UPDATE 3-Chilly forecast drives U.S. natgas futures up for 2nd day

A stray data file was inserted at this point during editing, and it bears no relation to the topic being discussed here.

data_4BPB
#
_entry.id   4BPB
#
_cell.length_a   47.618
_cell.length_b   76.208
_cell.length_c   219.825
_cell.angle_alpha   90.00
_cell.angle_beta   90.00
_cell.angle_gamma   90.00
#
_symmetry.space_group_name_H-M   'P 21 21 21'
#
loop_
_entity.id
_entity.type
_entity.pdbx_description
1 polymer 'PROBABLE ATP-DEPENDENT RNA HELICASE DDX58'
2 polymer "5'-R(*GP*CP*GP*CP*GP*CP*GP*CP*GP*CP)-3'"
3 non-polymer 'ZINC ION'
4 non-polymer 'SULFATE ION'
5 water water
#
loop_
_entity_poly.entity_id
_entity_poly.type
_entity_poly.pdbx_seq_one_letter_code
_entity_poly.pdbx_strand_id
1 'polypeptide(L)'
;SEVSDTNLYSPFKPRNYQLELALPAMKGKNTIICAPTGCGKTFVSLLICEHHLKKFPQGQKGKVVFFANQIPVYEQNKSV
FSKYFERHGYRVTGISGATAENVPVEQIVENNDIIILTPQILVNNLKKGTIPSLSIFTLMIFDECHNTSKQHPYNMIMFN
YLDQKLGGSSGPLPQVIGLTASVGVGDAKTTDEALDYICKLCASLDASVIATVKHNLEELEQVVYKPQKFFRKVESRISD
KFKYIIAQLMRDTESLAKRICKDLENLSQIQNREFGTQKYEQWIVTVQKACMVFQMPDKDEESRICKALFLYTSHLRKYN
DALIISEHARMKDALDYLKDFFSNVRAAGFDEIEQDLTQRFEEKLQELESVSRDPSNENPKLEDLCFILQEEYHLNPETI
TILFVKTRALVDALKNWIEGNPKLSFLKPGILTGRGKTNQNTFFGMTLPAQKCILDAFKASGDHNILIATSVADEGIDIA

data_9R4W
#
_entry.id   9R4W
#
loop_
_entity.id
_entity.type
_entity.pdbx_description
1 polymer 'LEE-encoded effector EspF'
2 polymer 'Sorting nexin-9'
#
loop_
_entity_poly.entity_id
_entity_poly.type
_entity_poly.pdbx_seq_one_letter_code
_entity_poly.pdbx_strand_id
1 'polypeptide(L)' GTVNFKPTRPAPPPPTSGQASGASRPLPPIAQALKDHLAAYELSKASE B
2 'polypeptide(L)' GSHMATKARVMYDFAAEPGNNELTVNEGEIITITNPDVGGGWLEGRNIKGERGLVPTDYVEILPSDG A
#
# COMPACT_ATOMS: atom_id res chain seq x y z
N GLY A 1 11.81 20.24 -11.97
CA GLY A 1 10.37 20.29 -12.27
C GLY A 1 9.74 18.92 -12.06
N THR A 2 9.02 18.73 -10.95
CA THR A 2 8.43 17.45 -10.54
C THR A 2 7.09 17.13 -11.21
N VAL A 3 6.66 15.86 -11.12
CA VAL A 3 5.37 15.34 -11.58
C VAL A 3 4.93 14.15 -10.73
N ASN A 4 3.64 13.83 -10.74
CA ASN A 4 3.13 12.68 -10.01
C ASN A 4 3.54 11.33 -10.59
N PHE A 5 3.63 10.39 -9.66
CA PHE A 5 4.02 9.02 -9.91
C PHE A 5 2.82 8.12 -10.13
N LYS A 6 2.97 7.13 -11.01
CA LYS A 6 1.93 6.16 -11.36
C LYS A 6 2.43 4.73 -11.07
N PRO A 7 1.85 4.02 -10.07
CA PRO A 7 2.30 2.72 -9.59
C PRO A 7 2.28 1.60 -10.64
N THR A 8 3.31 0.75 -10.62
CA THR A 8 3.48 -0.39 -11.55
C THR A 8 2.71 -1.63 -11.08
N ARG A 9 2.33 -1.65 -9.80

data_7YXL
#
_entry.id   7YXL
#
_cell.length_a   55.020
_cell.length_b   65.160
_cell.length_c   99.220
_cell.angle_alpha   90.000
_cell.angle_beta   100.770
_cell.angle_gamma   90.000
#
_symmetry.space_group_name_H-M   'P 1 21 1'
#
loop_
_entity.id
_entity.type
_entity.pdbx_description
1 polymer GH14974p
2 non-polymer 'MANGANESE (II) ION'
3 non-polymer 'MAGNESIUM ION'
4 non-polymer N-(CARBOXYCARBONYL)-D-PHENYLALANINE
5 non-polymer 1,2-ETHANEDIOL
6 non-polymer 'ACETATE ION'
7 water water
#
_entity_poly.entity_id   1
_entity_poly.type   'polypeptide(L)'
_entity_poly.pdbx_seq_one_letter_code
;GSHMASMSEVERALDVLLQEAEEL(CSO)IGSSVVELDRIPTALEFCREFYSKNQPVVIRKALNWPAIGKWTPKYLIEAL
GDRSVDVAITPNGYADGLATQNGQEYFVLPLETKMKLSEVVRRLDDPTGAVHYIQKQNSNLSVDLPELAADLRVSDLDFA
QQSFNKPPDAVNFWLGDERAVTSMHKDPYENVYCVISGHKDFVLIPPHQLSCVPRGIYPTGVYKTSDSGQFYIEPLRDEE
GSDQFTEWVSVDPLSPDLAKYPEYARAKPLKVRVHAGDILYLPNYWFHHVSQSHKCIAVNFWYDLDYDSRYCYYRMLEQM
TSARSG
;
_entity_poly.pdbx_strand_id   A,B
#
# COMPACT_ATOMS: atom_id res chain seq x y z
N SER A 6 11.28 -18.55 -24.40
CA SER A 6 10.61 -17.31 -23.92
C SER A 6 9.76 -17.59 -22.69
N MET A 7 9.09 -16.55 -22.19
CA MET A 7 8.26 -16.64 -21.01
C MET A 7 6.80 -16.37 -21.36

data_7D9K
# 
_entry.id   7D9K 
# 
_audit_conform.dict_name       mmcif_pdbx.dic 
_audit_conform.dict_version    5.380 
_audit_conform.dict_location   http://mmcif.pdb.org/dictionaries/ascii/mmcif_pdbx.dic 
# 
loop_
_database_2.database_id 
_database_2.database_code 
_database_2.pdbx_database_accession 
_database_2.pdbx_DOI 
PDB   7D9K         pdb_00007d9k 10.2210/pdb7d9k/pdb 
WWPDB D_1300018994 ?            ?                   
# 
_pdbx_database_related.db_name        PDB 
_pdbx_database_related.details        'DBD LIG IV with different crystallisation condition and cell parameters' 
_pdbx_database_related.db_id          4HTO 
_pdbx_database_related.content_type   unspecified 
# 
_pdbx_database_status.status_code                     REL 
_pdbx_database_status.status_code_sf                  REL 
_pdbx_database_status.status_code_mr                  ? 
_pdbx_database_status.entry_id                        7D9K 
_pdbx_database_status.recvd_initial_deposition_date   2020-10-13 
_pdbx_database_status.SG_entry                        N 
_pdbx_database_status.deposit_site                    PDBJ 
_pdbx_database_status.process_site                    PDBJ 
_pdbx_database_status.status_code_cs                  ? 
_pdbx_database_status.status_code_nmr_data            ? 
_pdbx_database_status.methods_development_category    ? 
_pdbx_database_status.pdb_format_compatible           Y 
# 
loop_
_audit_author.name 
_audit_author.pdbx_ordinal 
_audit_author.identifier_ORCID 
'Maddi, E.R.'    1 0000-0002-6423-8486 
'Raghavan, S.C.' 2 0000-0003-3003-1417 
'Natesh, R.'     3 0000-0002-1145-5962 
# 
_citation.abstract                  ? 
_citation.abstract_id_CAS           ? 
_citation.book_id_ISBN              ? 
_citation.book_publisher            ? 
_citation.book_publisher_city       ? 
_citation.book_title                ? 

* Front month gains for second day * Chilly weather seen continuing through April * Nuclear plant outages still above five-year average * Coming Up: EIA, Enerdata natgas storage reports Thursday By Joe Silha and Eileen Houlihan NEW YORK, April 17 (Reuters) - U.S. natural gas futures ended higher on Wednesday for a second straight day, backed by chilly weather forecasts for the next two weeks that should underpin heating demand despite prospects for milder temperatures next month. Front futures have mostly been in an uptrend since mid-February, rising nearly 35 percent during eight straight weeks of gains. Chilly March and April weather and above-average nuclear plant outages helped whittle down record high inventories and tighten overall supplies. Nuclear plant outages have mostly been running above average and have increased demand for gas-fired replacement power. "Natural gas prices are holding the recent range on a temperature outlook that appears quite similar to yesterday's run," Citi Futures analyst Tim Evans said in a report, also noting some buying ahead of Thursday's weekly inventory report. Front-month gas futures on the New York Mercantile Exchange ended up 5.4 cents, 1.3 percent, at $4.214 per million British thermal units after trading between $4.146 and $4.244. But chart traders noted the market seemed to be struggling here, with the front contract unable to break above Monday's 20-1/2-month high of $4.29. Buyers may be growing cautious as prices near levels that could slow demand by prompting more utilities to switch from gas back to coal for power generation and increase supply by tempting producers to hook up more wells. There are also concerns that record growth in futures open interest that has accompanied recent price gains means there are a lot of new longs in the market that could rush to take profits and sell out once temperatures turn milder. In its six-to-10-day outlook, MDA Weather Services said strong cold remains on track to drop into the central United States, with below or much below normal temperatures expected in the Plains, Midwest and South. Northeast states will see mostly seasonal readings during the period. INJECTION SEASON SET FOR SLOW START The stock-building season is set to get under way, albeit three weeks later than usual, with Thursday's U.S. Energy Information Administration storage report expected to show a build of 34 billion cubic feet, according to a Reuters poll on Wednesday. Stocks rose 21 bcf during the same week last year, while the five-year average rise for that week is 39 bcf. Persistent cold in April, particularly in the Midwest, is likely to keep weekly injections below average for the next few weeks and drive overall inventories further below the norm for that time of year. EIA data last week showed that total domestic gas inventories had fallen to 1.673 trillion cubic feet, 32 percent below last year's record highs for the period and 4 percent below average. Winter withdrawals this year totaled 2.25 tcf, 770 bcf, or 52 percent, more than last year, and 15 percent more than the normal draw during the heating season. RIG COUNT CLIMBS, WHEN WILL OUTPUT SLOW? Baker Hughes data on Friday showed the gas-directed rig count rose slightly last week but is still hovering just above the 14-year low of 375 posted two weeks ago. Drilling for natural gas has mostly been in decline for the past 18 months. The count is down about 60 percent since peaking in 2011 at 936, but so far production has not slowed much from the record high hit last year. EIA recently trimmed its estimate for domestic gas production growth in 2013, but still expects output to rise 0.3 percent from 2012's record levels.
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